Democracy and Terrorism in the Middle East

I think in all of the 9/11 attacks only eight people under the age of 18 were killed. Reprisals will be merciless.

Haven’t they already been since 9/11? It’s just been a never ending circle of terror attacks (by an ever shifting set of groups) and then merciless reprisals by the US military and our allies. The ME and Afghanistan has been destabilized and millions of children are dead, sick, orphaned, hungry, maimed, or displaced. The reaction will just be yet another round of violence, which is largely act on civilians, especially those already vulnerable to violence.

And round and round we go, just to prove that we’re “right” and it never ends.


The way I think about it, “the West” has been inflicting its own brand of terror upon the Muslim world for centuries – if not millennia. This creates fertile breeding ground for megalomaniacs to brainwash impressionable people into doing their bidding and killing others.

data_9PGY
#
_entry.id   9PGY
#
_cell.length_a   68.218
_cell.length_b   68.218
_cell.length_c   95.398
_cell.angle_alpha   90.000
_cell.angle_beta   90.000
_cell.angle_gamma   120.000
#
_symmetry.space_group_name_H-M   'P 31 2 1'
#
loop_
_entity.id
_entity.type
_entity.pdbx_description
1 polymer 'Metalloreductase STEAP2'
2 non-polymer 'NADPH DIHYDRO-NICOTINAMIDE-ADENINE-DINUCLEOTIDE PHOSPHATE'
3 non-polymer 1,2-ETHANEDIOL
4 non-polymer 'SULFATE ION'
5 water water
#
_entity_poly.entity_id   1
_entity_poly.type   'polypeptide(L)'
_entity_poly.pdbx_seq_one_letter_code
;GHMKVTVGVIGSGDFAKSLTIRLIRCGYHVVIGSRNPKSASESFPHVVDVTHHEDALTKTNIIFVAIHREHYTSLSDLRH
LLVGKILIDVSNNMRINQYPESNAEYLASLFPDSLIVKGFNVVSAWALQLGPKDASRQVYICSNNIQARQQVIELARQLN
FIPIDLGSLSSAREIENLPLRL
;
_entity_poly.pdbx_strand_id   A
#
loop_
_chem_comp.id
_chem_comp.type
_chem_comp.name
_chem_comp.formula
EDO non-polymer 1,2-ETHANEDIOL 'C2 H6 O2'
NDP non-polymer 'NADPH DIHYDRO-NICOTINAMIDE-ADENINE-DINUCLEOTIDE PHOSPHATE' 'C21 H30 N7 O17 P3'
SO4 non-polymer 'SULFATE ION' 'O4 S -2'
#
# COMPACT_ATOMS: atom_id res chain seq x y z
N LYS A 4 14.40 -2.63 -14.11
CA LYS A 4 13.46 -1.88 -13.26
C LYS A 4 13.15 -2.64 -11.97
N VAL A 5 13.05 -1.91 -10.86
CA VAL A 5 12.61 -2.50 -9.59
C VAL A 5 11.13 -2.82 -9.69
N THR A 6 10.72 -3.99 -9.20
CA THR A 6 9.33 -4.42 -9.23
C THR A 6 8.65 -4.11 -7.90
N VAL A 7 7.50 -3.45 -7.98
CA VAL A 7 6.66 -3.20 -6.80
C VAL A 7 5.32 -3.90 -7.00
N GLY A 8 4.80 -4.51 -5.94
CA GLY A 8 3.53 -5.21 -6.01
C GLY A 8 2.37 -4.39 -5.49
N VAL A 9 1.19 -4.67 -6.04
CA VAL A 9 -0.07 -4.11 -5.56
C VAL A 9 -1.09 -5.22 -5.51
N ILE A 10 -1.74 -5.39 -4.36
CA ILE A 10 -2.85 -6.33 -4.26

“‘The West’ bombed your home and killed your family and friends. You can make things right by killing them and their family and friends. You may think your life has no meaning, but God has a plan for you and by following this plan your life will have meaning and you can be regarded as a hero!”.

This can be a very attractive proposition to someone who needs an outlet to direct their anger and frustrations. ISIS knows this and they are quite savvy and sophisticated in their recruiting. I remember reading a year or so back about how they even publish a professionally produced glossy English language magazine.

ETA Here it is:

I only see this getting worse and not better and everybody needlessly suffers as a consequence.